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More Businesses Leaving California In 2021 Than In Any Other Year Prior According To New Analysis

CA lost 74 businesses in the first half of 2021, could reach as many as 150 by end of year

By Evan Symon, August 30, 2021 3:26 pm

A new analysis recently released by the Hoover Institution of Stanford University found that the number of businesses leaving California in 2021 has significantly picked up compared to the previous three years.

According to the analysis, California has seen 265 companies leave California for other states since 2018, with 114 alone moving to Texas. While 2018 – 2020 remained somewhat steady, with 58 leaving in 2018, 78 leaving in 2019, and 62 leaving in 2020, 2021 has already seen figures double. In the first half on 2021, 74 companies have already left the state.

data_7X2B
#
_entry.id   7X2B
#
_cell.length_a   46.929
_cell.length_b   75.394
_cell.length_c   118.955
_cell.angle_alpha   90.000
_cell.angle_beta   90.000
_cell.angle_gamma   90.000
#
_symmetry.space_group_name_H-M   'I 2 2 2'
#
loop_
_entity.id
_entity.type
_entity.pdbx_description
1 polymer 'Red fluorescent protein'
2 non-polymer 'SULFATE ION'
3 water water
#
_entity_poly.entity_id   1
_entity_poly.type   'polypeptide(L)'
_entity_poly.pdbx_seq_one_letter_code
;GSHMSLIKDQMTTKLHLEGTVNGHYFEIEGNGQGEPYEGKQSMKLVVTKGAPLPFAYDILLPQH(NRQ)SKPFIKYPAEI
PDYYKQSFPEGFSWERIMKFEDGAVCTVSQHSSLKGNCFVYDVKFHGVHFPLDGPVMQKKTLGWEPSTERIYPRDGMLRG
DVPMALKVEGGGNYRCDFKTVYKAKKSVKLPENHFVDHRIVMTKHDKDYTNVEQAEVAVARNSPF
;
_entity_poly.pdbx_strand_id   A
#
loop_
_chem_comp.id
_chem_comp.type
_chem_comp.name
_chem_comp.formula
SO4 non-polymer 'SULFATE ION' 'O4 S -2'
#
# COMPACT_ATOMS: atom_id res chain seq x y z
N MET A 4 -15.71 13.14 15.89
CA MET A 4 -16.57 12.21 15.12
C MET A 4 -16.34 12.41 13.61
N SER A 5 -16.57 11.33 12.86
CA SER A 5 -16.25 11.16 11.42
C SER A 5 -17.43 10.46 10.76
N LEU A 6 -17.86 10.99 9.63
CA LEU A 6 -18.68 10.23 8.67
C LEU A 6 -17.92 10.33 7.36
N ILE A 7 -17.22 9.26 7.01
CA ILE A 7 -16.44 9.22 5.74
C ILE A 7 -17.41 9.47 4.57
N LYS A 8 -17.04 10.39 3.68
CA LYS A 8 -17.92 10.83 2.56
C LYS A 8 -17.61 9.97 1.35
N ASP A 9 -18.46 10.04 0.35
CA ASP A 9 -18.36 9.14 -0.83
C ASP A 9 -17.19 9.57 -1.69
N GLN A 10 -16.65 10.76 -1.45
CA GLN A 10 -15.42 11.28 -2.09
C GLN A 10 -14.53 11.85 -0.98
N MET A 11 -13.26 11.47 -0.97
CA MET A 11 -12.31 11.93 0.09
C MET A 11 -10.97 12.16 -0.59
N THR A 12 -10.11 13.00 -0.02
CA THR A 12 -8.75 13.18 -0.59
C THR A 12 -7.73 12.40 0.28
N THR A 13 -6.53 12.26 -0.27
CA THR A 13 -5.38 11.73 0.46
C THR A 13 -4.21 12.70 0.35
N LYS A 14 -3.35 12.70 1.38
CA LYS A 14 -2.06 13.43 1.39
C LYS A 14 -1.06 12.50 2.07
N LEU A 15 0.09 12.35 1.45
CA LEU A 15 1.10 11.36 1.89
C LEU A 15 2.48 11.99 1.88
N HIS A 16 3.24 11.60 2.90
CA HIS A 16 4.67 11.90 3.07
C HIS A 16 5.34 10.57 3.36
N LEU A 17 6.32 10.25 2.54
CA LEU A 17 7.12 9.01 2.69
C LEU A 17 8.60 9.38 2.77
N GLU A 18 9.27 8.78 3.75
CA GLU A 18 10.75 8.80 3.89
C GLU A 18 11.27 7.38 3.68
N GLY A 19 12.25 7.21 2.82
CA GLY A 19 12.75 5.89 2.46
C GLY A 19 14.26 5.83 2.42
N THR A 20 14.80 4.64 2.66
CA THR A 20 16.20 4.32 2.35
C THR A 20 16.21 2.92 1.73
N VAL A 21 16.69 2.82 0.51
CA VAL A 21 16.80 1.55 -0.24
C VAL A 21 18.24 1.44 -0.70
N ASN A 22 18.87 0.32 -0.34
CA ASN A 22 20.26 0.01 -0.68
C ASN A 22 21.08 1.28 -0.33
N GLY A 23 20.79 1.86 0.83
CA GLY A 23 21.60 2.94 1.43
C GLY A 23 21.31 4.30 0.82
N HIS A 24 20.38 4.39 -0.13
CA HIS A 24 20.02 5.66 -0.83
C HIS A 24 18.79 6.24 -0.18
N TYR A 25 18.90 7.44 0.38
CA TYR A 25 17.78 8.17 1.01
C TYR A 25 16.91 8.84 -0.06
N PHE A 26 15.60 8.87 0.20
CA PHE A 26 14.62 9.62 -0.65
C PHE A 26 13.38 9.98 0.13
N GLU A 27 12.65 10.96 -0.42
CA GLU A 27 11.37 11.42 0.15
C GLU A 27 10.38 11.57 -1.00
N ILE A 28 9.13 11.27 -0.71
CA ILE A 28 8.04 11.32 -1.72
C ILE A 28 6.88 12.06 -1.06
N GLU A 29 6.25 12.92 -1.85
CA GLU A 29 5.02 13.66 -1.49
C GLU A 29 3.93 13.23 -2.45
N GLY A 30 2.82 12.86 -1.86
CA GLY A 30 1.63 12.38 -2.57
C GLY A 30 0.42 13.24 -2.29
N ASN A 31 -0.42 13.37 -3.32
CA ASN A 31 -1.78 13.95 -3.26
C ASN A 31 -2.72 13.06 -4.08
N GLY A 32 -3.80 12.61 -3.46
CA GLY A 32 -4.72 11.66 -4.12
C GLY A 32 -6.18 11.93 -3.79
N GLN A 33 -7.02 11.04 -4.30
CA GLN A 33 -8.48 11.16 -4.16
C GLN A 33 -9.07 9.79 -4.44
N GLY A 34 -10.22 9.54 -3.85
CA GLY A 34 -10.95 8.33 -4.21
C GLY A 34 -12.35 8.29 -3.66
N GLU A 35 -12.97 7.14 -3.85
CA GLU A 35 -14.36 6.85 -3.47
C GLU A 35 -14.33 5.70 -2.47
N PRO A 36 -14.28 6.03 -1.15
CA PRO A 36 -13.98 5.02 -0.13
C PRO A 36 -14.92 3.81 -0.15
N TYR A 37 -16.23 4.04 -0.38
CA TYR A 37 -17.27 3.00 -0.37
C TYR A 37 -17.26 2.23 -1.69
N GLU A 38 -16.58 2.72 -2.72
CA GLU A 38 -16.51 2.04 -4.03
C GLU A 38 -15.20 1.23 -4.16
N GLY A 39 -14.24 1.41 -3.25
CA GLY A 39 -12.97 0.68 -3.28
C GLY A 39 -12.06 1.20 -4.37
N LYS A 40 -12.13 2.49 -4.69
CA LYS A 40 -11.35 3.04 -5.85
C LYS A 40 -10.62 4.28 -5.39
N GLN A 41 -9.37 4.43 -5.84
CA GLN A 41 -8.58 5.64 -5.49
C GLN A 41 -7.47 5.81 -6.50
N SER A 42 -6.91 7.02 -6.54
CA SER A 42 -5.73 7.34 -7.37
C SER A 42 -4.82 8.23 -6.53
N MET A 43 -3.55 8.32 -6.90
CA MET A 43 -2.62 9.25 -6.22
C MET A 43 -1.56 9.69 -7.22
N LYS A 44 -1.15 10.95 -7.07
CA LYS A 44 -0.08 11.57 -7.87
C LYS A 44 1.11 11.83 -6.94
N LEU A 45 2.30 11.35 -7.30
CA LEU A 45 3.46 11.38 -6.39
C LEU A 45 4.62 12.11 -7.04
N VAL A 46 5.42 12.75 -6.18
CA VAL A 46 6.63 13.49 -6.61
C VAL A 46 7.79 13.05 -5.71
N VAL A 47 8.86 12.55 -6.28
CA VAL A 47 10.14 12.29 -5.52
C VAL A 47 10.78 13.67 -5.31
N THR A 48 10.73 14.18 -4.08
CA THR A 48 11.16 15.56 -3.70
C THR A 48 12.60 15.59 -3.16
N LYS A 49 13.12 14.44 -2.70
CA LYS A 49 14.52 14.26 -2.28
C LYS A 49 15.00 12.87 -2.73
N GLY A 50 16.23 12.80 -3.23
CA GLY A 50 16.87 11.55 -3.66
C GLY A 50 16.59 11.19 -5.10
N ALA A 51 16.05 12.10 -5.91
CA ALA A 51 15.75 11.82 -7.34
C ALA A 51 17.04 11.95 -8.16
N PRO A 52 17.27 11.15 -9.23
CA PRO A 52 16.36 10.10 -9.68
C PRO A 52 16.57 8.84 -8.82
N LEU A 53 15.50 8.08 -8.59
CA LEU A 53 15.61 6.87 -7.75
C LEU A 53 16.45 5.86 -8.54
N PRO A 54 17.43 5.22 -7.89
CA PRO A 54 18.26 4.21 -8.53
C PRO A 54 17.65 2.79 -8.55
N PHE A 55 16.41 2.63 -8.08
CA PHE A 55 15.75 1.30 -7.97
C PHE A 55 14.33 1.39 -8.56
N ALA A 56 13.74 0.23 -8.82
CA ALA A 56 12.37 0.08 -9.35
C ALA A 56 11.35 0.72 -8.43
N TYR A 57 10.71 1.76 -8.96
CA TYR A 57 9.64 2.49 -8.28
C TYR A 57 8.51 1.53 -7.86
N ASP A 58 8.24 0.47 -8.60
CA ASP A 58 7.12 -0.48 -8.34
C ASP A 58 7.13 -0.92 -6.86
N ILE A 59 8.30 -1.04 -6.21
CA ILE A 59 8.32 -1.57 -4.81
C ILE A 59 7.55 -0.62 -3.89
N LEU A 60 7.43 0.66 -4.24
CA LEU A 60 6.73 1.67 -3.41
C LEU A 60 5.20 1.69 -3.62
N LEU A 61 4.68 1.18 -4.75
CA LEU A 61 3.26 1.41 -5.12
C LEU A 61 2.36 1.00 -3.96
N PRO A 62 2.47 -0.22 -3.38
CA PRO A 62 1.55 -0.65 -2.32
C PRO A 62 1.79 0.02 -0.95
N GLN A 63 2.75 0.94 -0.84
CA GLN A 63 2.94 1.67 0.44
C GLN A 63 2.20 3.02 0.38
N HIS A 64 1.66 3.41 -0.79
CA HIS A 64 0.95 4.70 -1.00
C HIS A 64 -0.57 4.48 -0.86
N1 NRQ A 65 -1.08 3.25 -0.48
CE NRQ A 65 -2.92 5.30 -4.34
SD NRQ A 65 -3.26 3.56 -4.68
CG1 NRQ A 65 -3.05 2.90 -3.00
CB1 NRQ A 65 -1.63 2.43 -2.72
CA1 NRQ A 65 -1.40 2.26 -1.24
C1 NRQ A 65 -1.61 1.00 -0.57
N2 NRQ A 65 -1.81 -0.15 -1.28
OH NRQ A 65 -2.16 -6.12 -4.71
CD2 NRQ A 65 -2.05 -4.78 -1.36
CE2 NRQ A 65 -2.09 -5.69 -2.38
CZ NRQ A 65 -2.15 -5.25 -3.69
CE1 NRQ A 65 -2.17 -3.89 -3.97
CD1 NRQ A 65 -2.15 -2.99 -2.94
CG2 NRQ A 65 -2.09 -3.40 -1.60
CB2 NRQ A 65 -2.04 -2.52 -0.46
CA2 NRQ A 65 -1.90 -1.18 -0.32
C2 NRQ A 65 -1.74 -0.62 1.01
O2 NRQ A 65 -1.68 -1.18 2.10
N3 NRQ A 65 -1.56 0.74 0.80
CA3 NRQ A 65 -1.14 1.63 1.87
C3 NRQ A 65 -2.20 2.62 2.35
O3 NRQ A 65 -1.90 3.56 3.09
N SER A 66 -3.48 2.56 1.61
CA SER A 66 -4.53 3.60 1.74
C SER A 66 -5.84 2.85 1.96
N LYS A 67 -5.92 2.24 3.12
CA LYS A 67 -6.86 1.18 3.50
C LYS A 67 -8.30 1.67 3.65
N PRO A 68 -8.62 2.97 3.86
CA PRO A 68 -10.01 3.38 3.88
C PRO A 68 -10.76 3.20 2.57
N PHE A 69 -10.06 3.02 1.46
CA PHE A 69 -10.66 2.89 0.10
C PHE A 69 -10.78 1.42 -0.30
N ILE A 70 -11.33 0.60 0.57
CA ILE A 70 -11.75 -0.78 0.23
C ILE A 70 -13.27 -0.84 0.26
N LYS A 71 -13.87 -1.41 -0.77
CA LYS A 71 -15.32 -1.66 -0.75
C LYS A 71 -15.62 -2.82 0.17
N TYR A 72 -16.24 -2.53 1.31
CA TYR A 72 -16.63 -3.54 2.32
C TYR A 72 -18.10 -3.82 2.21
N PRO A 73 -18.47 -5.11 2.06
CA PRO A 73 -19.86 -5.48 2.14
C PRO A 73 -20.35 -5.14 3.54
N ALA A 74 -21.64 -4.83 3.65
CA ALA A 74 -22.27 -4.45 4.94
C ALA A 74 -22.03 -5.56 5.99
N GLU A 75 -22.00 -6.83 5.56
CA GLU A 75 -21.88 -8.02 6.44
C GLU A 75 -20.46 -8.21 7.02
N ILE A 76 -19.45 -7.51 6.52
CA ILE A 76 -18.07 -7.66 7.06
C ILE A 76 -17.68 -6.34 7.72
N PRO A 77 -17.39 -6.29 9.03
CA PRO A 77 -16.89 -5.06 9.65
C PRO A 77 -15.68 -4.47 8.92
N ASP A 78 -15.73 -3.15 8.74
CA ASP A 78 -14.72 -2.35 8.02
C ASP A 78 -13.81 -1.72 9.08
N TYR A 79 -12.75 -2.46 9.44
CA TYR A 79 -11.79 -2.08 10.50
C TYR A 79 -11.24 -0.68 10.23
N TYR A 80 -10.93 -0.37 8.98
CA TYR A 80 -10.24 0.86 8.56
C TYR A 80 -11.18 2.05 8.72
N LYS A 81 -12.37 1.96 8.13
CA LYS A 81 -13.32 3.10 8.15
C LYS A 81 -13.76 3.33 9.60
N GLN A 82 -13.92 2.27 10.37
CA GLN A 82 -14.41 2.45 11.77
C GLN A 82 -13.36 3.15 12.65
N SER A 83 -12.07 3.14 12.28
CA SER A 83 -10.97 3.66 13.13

While there have been some bigger name companies leaving, such as HP Enterprise and Oracle, most leaving are usually smaller companies or simply a headquarters relocation that still keeps the bulk of jobs in California. However, the Institution notes that the loss of small companies with the potential to quickly grow also leads to stagnation in businesses and innovation

“Losing small but rapidly growing businesses is a death knell to an economy, because long-run economic growth requires new, transformative ideas that ultimately displace old ideas,” the analysis found. “And the transformative ideas almost invariably are born in young companies.”